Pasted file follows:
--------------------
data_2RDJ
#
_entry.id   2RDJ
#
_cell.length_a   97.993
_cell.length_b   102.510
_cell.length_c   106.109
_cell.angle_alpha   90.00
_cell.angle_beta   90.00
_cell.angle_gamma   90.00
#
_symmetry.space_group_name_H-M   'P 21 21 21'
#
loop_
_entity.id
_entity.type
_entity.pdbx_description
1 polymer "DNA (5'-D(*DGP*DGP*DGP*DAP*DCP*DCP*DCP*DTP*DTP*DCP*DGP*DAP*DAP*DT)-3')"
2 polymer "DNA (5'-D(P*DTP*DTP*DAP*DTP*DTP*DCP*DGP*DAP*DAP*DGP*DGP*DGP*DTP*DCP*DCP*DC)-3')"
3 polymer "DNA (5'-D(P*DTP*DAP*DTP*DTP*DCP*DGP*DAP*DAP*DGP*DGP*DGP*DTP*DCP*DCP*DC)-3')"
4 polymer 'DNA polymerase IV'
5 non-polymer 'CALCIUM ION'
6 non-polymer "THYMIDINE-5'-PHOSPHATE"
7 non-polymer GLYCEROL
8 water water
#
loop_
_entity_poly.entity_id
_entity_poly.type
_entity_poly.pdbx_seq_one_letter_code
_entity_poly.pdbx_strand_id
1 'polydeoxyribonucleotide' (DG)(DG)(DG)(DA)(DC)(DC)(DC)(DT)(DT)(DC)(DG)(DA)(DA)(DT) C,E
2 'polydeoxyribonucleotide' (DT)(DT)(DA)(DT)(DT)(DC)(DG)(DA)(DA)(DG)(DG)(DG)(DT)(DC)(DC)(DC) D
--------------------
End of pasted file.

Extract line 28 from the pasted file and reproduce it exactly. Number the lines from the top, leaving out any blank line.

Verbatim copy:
_entity_poly.entity_id